Well, all I can say here is that this months border crossing data is confusing, at least to me. As it has been for some time the Canadian dollar has continued to lose its value relative to the the U.S. dollar. In fact by quite a bit over the past year (see last item on the chart). That is considered a significant drop compared to a year ago.

Now we know that the oil boom continues in North Dakota, and that includes the relationship(s) between the North Dakota oil and the Canadian sands oil, so that is part of the increase in traffic.

So too is the improving economy between Canada and the U.S. so that accounts for some of the increase, especially in Fargo and Grand Forks.

However, the increase in the number of people crossing at the border stations, especially Pembina and the smaller crossing in North Dakota and Minnesota is hard to understand. Generally those are private citizens coming for the Canadian “holiday” weekends and for shopping excursions, especially to Grand Forks and Fargo, and to a smaller amount in Minot, Bismarck, and Williston.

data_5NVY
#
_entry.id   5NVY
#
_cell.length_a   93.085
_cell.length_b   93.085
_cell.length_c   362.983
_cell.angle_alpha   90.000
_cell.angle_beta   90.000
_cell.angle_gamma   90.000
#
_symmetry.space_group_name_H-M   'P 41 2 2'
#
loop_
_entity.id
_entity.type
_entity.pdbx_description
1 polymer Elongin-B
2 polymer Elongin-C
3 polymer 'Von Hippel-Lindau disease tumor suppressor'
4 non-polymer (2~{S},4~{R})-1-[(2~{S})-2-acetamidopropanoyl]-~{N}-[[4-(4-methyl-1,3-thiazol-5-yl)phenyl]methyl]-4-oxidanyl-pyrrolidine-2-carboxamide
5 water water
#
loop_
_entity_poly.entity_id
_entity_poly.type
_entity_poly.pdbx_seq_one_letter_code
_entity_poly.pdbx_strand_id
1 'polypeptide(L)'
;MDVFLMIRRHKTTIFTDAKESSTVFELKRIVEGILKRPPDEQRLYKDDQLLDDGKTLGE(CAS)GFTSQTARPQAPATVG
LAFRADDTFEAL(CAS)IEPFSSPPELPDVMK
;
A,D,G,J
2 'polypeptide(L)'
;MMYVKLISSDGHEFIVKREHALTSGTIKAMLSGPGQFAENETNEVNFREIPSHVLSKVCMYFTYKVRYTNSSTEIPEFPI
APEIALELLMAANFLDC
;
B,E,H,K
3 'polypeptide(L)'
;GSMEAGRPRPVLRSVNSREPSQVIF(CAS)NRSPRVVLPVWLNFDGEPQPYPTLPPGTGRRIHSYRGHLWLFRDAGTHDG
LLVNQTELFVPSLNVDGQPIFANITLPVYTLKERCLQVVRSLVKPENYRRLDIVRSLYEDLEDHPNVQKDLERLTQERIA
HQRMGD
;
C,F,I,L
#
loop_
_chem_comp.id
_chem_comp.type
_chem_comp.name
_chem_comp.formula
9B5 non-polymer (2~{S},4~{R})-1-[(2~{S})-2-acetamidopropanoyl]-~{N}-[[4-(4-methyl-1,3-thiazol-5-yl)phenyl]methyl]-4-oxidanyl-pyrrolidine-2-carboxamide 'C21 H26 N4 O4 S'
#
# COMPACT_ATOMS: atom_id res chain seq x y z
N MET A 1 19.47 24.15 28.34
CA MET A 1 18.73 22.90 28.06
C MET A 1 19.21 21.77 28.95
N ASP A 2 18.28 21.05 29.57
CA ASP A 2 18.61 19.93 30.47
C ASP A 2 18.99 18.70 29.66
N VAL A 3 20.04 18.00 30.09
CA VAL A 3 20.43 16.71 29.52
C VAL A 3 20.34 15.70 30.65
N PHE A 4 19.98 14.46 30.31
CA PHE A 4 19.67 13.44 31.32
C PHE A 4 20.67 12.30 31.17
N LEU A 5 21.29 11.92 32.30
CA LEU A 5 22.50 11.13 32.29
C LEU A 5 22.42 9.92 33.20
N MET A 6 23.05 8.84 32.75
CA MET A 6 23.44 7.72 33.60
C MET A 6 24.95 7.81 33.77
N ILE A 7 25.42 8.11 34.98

Now, with nearly a 10 percent drop in the drop in value of the Canadian dollar relative to the U.S. there was over a 13 percent increase in border traffic. That is a lot in any case, but it is confusing under these circumstances. We will just have to see if this is a one time aberration, or the leading edge of real improvement, which we hope for.

 

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